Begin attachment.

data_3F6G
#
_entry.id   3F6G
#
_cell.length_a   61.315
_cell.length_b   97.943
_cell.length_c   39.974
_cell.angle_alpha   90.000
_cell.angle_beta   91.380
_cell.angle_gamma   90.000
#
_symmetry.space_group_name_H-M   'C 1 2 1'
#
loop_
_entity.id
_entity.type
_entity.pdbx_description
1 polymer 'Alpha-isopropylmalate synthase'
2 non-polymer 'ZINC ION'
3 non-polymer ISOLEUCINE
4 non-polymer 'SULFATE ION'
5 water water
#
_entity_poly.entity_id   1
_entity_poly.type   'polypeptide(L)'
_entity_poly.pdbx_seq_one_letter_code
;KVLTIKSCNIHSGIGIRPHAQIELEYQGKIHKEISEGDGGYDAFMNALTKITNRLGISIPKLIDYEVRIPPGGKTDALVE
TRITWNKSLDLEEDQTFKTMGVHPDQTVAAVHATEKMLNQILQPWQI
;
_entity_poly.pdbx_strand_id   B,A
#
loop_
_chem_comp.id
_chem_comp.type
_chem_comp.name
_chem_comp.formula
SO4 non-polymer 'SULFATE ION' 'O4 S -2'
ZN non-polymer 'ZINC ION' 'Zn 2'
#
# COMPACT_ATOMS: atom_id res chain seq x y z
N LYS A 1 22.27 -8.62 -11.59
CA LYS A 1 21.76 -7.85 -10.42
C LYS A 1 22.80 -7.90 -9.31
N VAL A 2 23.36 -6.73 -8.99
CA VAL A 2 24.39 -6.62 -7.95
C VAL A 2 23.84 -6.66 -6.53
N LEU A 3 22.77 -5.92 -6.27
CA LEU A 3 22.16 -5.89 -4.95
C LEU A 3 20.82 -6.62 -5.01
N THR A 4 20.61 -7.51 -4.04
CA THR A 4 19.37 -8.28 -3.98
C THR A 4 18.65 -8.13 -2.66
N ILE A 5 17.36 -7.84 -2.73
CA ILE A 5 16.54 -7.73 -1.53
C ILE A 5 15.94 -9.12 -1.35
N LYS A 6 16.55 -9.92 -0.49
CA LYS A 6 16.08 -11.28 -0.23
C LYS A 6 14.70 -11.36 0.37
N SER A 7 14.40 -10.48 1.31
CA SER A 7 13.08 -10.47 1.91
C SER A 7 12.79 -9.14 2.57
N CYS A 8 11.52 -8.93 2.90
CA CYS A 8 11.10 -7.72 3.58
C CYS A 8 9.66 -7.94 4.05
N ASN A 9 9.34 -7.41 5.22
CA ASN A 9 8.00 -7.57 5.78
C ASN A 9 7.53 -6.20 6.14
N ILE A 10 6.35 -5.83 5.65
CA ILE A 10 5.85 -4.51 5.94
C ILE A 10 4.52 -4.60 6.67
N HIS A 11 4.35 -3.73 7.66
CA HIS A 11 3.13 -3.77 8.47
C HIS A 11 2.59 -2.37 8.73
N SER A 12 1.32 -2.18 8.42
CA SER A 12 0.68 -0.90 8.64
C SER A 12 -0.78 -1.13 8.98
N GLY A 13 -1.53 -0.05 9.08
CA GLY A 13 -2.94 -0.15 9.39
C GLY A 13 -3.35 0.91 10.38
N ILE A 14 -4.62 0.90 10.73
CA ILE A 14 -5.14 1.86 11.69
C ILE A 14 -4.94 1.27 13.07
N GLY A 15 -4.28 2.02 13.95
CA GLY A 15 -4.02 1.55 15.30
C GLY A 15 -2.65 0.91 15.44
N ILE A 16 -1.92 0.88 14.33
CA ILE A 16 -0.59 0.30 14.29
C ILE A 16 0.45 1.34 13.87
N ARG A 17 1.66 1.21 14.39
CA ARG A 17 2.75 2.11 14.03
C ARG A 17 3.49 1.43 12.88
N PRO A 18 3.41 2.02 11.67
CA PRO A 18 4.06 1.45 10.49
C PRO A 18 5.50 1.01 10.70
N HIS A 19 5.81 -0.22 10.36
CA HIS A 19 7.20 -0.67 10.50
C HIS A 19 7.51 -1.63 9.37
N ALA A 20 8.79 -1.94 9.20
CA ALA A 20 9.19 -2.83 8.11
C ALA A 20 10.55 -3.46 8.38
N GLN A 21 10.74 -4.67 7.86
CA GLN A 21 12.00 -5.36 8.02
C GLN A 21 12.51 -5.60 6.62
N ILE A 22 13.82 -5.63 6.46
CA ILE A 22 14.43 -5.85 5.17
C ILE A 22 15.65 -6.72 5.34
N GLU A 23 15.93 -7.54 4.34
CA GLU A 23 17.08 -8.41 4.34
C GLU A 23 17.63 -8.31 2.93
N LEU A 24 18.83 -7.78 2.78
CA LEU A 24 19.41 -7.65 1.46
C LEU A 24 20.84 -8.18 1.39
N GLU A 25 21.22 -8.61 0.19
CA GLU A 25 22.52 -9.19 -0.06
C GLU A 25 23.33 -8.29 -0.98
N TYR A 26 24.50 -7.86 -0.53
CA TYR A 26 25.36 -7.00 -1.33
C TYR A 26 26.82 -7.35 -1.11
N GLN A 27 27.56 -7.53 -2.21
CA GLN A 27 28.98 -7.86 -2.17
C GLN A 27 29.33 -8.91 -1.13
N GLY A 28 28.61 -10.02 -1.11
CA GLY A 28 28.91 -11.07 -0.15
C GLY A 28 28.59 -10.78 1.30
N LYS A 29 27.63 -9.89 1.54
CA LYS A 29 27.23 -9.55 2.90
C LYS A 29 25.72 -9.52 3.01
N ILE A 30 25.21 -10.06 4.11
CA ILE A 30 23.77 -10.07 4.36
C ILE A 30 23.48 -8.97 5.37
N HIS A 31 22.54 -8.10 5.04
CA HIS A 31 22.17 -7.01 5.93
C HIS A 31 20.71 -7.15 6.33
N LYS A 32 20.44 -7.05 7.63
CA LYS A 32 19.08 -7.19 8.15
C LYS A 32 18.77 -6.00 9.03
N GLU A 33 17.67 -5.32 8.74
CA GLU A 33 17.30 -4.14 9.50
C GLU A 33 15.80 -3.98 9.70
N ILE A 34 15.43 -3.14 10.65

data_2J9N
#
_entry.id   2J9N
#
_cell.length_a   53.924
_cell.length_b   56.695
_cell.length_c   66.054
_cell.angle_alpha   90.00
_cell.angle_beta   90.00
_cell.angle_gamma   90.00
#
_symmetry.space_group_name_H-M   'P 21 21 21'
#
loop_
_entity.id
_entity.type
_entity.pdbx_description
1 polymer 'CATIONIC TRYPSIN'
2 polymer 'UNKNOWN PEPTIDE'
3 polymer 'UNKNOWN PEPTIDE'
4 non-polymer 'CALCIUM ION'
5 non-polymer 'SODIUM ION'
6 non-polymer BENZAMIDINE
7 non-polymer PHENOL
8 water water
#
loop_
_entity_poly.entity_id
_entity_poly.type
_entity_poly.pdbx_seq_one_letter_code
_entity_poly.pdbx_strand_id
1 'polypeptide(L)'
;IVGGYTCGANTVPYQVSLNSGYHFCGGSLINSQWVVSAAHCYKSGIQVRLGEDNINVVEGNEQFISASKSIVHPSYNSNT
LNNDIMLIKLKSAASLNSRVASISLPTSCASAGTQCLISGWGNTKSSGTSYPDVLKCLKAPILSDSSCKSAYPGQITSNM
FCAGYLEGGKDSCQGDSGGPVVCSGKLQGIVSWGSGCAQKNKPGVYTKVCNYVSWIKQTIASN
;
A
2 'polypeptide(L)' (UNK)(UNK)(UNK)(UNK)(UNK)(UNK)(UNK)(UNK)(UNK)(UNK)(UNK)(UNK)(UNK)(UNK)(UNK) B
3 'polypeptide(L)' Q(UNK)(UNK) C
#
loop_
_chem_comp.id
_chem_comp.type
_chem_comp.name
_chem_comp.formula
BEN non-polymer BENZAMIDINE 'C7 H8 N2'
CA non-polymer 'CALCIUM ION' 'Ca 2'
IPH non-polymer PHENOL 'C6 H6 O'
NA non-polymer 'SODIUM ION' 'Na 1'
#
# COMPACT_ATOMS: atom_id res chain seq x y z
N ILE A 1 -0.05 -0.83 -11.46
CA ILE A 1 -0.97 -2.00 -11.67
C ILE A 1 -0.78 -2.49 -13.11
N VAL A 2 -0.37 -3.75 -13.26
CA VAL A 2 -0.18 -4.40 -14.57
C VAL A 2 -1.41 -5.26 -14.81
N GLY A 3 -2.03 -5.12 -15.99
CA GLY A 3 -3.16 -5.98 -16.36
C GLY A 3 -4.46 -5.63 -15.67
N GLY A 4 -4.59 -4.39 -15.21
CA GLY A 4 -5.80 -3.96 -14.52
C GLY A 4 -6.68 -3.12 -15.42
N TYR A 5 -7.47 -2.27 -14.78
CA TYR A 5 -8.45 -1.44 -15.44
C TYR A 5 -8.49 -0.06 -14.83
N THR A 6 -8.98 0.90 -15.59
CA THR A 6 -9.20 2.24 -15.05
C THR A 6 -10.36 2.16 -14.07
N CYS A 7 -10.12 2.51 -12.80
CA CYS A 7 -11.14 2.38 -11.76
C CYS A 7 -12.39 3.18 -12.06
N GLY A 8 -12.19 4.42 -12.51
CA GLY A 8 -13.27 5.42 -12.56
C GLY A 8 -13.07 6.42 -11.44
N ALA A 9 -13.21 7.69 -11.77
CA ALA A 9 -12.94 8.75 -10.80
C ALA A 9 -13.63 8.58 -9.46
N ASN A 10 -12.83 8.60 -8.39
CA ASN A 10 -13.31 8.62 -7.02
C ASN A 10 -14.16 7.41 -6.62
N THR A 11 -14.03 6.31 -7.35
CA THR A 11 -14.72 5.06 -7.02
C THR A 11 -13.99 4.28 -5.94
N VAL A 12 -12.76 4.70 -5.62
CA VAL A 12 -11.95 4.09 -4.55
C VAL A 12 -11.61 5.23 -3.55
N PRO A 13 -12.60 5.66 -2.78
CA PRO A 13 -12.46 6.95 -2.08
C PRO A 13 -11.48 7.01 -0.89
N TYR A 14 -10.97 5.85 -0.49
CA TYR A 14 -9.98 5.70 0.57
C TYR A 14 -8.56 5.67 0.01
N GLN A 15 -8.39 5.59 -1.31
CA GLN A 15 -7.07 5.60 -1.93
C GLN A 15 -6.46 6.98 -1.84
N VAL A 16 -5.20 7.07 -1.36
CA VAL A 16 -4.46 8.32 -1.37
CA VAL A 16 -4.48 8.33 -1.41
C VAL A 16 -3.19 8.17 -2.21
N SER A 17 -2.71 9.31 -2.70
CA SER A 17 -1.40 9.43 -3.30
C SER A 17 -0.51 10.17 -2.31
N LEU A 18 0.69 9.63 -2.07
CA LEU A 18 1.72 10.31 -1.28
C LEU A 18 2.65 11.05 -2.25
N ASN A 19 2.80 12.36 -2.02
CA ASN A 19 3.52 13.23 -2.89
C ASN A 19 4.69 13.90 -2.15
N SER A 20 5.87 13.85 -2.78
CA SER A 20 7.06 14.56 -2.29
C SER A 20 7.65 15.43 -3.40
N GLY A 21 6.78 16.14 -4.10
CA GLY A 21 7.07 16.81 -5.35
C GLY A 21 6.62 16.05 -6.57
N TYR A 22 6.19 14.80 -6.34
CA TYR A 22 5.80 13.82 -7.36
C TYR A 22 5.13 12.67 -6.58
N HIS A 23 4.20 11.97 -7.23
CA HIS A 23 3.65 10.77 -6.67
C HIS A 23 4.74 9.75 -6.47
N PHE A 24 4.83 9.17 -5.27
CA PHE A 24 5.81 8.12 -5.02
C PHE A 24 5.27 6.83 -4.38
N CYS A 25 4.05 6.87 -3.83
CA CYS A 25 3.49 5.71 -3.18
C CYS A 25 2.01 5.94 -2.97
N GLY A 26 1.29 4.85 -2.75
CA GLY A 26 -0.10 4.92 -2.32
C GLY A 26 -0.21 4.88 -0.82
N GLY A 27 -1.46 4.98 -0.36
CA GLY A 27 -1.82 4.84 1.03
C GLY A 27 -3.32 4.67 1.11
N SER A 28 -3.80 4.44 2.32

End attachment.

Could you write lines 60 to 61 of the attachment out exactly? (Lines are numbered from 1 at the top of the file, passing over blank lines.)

CA SER A 7 13.08 -10.47 1.91
C SER A 7 12.79 -9.14 2.57